With over 20,000 votes in a nine-week span, the Art Gallery of Ontario
and Aeroplan are pleased to announce that Marco Antonio Cruz is the winner of the $50,000 Grange Prize for 2009. In its second year, the annual Grange Prize is the largest of its kind in Canada and the only prize entirely determined by the public.
The works of finalists Lynne Cohen from Montreal , Federico Gama from Mexico City , Jin-me Yoon from Vancouver and Marco Antonio Cruz from Mexico City were displayed on the prizes website (www.thegrangeprize.com
) for some 60 days and garnered over 53,000 unique visitors by the time voting closed on May 20. Cruzs captivating black-and-white photographic series of the blind in Mexico captured votes from around the world, including Canada, Mexico, the United States, South Korea, France, Spain, Germany, Peru and China.
In addition to online voting, ballots were also cast on-site at exhibitions this year in both countries. The Centro de la Imagen in Mexico City hosted an exhibition from April 8 to May 31, and the AGO has displayed the work of The Grange Prize shortlist since April 1 and will continue to showcase the photographs until June 26.
Over the course of the year, Grange Prize nominees participate in residencies in both Canada and Mexico: Cohen spent over a week in Cancun this past April exploring both public and private spaces of this tourist destination; this fall Yoon will spend a week in Mexico City discovering historically charged sites through video; Gama travels to Toronto this month to create a portrait series of Mexican immigrants; and The Grange Prize winner Marco Antonio Cruz visits various First Nations community groups in Ontario this week, including the Toronto Council Fire Native Cultural Centre and Woodland Cultural Centre.
Launched in 2007, The Grange Prize, named in honour of the AGOs historic home, is a partnership between Aeroplan and the AGO that recognizes the best in Canadian and international contemporary photography. Every year, a joint curatorial panel of experts selects candidates from Canada and one other country.
Photography transcends borders, said Matthew Teitelbaum, the Michael and Sonja Koerner director, and CEO, Art Gallery of Ontario. The 2009 Grange Prize has successfully captured the imagination of the public in Canada , in Mexico , and around the world. This prize solidifies our commitment to showcasing talent and places the work of the finalists on the international stage.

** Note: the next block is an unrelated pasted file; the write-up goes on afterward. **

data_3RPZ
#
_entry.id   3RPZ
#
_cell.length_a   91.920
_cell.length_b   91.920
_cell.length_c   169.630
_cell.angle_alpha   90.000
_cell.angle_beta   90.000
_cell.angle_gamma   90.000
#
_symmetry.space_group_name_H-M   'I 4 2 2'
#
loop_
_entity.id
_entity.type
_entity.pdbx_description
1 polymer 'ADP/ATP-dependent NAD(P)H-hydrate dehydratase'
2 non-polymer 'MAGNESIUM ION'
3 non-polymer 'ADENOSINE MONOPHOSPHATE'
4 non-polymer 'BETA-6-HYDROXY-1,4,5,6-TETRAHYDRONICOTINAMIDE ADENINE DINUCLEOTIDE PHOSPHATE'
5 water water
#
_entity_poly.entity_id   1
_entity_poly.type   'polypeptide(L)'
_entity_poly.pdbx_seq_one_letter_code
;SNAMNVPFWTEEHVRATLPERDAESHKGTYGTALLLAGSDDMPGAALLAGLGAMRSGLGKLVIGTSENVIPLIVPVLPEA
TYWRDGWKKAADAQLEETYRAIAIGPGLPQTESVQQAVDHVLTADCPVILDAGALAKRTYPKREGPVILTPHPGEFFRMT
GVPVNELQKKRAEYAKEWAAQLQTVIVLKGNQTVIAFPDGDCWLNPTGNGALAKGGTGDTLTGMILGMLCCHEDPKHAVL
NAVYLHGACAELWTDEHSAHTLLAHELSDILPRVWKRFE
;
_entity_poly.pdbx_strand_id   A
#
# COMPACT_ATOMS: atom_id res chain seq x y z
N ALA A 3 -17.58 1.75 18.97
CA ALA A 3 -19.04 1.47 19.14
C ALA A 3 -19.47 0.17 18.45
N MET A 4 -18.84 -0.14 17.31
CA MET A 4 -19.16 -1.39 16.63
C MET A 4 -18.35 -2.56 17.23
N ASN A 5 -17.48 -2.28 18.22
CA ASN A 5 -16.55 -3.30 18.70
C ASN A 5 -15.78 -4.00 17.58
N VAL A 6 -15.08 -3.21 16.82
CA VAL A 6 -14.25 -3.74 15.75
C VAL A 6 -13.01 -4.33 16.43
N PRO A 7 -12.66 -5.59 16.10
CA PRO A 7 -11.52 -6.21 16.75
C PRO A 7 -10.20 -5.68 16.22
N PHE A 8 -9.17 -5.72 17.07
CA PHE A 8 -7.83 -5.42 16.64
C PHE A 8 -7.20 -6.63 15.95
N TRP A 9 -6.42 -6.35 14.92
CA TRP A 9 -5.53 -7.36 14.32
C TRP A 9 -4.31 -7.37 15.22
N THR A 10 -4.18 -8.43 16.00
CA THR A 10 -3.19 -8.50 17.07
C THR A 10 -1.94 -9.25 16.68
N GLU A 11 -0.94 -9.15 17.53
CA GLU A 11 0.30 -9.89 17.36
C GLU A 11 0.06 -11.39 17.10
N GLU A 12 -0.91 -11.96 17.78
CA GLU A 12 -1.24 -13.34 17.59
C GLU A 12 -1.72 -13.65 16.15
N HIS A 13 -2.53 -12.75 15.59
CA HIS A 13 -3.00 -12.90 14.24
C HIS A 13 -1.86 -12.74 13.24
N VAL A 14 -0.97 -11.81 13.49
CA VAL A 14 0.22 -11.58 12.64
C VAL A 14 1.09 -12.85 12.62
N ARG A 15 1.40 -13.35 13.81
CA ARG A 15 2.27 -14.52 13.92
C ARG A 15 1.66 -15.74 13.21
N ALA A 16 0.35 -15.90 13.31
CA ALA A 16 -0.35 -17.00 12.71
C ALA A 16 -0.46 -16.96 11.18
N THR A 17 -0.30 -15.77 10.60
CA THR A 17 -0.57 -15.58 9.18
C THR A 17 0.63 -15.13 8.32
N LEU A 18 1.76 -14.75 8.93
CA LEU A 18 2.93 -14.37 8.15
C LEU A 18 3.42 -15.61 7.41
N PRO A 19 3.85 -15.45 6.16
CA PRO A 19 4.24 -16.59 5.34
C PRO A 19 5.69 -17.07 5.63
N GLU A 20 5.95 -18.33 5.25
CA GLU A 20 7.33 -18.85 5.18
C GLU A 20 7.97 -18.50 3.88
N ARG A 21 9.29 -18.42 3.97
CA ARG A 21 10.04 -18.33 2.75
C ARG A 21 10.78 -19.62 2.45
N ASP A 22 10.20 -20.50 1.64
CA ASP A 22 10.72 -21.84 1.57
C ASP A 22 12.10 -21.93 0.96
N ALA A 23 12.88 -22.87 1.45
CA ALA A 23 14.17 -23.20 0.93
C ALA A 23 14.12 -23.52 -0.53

Aeroplan is thrilled to be presenting the Grange Prize with the AGO for a second year, said Rupert Duchesne, President and CEO, Groupe Aeroplan Inc. We have been working together for more than three years now with the goal of raising the profile of photography at home and abroad. We are very proud of how the Grange Prize has evolved and continues to grow."
Marco Antonio Cruz studied painting in Puebla and later worked in Mexico City as assistant to photographer Héctor García. As he learned more about photography, Cruz was also heavily influenced by the work of Nacho Lopez. Since 1979, Cruz has been published as a photographer in major Mexican newspapers, such as La Jornada, and in magazines most notably LIFE, which featured one of his well-known images from the 1985 Mexico City earthquake. In 1984, Cruz and a group of colleagues created the photographic agency Imagenlatina. Cruz has participated in numerous individual and collective exhibitions in Mexico and the United States . He has published two books: Cafetaleros (Coffee Workers) (Imagenlatina, 1996), documenting the exploitation of coffee workers in Guatemala ; and Contra la Pared (Against the Wall) (Grupo Desea, 1993).
Cruzs series on blind people in Mexico is only one of the many distinguished photo essays he has created during years of work. Cruz lives and works in Distrito Federal and is currently working on a website which aims to document through photographs, text, and moving images vast Mexico City, formerly the Mexican capital known as Tenochtitlán.